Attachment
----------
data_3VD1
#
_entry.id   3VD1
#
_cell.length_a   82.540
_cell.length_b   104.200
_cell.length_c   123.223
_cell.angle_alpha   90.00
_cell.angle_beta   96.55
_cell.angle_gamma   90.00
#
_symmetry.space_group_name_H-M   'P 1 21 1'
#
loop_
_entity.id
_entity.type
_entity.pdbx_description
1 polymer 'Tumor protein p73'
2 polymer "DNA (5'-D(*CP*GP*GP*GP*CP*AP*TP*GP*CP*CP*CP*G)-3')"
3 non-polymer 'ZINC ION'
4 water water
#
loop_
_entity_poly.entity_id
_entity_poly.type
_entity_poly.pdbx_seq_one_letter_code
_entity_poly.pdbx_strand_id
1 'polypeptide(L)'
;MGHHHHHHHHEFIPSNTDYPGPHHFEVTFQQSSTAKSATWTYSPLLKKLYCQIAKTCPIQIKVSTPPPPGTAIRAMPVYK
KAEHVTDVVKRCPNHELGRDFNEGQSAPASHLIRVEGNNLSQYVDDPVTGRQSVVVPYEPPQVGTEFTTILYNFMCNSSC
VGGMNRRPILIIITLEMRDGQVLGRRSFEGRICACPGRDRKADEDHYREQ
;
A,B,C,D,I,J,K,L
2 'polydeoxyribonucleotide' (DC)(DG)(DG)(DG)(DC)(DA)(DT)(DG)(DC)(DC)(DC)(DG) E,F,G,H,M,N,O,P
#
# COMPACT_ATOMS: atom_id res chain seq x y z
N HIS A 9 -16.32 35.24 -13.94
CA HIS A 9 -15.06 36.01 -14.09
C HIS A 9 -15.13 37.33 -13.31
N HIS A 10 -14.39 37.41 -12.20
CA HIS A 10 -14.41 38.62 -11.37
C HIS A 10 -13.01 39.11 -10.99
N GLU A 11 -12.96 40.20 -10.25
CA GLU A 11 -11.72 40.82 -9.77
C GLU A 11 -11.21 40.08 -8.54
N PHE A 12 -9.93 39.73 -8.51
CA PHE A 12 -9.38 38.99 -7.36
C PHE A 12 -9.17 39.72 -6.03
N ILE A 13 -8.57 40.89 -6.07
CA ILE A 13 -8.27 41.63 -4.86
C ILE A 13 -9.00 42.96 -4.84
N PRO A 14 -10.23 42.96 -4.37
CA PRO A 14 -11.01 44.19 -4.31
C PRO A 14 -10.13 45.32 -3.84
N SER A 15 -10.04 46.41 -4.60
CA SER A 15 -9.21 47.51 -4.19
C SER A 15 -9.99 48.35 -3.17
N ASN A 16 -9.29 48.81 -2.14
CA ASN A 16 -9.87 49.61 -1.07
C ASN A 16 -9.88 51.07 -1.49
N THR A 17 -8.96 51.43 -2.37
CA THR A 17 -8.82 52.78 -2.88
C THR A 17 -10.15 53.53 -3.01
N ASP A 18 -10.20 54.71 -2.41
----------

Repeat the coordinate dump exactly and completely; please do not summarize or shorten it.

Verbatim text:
data_3VD1
#
_entry.id   3VD1
#
_cell.length_a   82.540
_cell.length_b   104.200
_cell.length_c   123.223
_cell.angle_alpha   90.00
_cell.angle_beta   96.55
_cell.angle_gamma   90.00
#
_symmetry.space_group_name_H-M   'P 1 21 1'
#
loop_
_entity.id
_entity.type
_entity.pdbx_description
1 polymer 'Tumor protein p73'
2 polymer "DNA (5'-D(*CP*GP*GP*GP*CP*AP*TP*GP*CP*CP*CP*G)-3')"
3 non-polymer 'ZINC ION'
4 water water
#
loop_
_entity_poly.entity_id
_entity_poly.type
_entity_poly.pdbx_seq_one_letter_code
_entity_poly.pdbx_strand_id
1 'polypeptide(L)'
;MGHHHHHHHHEFIPSNTDYPGPHHFEVTFQQSSTAKSATWTYSPLLKKLYCQIAKTCPIQIKVSTPPPPGTAIRAMPVYK
KAEHVTDVVKRCPNHELGRDFNEGQSAPASHLIRVEGNNLSQYVDDPVTGRQSVVVPYEPPQVGTEFTTILYNFMCNSSC
VGGMNRRPILIIITLEMRDGQVLGRRSFEGRICACPGRDRKADEDHYREQ
;
A,B,C,D,I,J,K,L
2 'polydeoxyribonucleotide' (DC)(DG)(DG)(DG)(DC)(DA)(DT)(DG)(DC)(DC)(DC)(DG) E,F,G,H,M,N,O,P
#
# COMPACT_ATOMS: atom_id res chain seq x y z
N HIS A 9 -16.32 35.24 -13.94
CA HIS A 9 -15.06 36.01 -14.09
C HIS A 9 -15.13 37.33 -13.31
N HIS A 10 -14.39 37.41 -12.20
CA HIS A 10 -14.41 38.62 -11.37
C HIS A 10 -13.01 39.11 -10.99
N GLU A 11 -12.96 40.20 -10.25
CA GLU A 11 -11.72 40.82 -9.77
C GLU A 11 -11.21 40.08 -8.54
N PHE A 12 -9.93 39.73 -8.51
CA PHE A 12 -9.38 38.99 -7.36
C PHE A 12 -9.17 39.72 -6.03
N ILE A 13 -8.57 40.89 -6.07
CA ILE A 13 -8.27 41.63 -4.86
C ILE A 13 -9.00 42.96 -4.84
N PRO A 14 -10.23 42.96 -4.37
CA PRO A 14 -11.01 44.19 -4.31
C PRO A 14 -10.13 45.32 -3.84
N SER A 15 -10.04 46.41 -4.60
CA SER A 15 -9.21 47.51 -4.19
C SER A 15 -9.99 48.35 -3.17
N ASN A 16 -9.29 48.81 -2.14
CA ASN A 16 -9.87 49.61 -1.07
C ASN A 16 -9.88 51.07 -1.49
N THR A 17 -8.96 51.43 -2.37
CA THR A 17 -8.82 52.78 -2.88
C THR A 17 -10.15 53.53 -3.01
N ASP A 18 -10.20 54.71 -2.41